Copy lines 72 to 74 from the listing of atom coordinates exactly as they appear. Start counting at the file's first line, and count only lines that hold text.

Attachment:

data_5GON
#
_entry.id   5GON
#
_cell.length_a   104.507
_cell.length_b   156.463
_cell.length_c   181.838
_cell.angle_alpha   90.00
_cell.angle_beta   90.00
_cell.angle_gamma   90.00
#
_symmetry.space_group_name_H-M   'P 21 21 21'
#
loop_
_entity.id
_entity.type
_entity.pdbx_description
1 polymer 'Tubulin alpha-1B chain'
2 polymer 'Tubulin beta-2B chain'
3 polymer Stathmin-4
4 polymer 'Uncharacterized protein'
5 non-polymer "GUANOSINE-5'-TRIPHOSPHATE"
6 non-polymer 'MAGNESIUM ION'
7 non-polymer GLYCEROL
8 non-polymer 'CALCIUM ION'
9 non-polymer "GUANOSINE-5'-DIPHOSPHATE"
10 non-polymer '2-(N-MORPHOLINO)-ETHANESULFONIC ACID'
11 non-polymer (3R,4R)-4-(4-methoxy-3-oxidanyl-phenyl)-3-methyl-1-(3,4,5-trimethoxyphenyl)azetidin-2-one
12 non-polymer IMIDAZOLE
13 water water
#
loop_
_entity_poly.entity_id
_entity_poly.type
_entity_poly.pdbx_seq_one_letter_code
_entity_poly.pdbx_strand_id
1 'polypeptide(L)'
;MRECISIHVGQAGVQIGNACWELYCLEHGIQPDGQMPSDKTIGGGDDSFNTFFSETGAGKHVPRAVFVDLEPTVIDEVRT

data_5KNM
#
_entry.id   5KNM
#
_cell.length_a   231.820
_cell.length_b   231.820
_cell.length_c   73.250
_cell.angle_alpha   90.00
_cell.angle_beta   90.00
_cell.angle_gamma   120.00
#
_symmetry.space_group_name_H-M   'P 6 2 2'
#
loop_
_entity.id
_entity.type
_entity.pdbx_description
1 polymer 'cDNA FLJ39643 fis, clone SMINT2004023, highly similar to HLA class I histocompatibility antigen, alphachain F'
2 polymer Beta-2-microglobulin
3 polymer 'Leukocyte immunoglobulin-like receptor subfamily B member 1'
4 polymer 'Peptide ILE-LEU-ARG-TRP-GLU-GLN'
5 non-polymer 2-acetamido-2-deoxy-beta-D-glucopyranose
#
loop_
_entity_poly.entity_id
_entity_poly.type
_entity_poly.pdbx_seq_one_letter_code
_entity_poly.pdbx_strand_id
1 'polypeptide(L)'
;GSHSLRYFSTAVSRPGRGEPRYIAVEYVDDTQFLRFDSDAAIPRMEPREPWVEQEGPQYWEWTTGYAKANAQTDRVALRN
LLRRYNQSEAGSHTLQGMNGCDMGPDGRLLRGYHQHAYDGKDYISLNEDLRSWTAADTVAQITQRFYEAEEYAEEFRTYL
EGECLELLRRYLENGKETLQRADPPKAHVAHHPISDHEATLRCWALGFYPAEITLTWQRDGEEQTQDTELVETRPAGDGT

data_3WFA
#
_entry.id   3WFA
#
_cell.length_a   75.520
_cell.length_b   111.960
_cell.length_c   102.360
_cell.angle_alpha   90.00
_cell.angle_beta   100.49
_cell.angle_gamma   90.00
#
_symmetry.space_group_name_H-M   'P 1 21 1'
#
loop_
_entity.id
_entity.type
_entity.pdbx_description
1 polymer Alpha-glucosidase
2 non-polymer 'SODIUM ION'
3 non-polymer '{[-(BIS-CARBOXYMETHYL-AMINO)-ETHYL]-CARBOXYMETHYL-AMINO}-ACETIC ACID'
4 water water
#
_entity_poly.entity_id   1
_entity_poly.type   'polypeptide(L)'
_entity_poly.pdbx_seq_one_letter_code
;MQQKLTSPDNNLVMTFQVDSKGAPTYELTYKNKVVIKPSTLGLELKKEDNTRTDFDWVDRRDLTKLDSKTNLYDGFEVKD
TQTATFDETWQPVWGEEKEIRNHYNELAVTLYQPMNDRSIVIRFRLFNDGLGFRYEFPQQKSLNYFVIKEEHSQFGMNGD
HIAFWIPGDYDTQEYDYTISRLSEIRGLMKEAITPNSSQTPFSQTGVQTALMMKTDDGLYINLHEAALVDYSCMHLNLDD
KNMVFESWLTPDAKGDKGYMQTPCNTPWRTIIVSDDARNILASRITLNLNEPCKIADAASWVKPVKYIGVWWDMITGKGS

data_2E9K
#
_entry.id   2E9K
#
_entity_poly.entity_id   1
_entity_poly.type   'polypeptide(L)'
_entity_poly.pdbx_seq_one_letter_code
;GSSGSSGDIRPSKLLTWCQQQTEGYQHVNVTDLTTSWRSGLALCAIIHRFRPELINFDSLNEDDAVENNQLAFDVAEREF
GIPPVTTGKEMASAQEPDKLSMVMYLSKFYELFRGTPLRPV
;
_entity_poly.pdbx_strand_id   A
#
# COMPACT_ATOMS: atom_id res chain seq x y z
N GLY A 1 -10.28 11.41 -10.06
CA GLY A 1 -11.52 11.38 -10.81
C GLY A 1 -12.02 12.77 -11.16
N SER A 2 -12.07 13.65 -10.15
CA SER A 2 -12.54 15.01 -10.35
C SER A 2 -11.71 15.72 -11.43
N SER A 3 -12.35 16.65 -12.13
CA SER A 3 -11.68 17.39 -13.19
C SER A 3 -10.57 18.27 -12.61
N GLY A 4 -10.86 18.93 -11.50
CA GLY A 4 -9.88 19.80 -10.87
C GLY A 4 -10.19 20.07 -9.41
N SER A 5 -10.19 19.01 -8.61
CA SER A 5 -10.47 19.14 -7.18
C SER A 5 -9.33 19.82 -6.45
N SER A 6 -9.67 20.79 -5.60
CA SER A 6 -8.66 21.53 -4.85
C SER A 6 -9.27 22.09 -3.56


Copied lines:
#
_entry.id   3WFA
#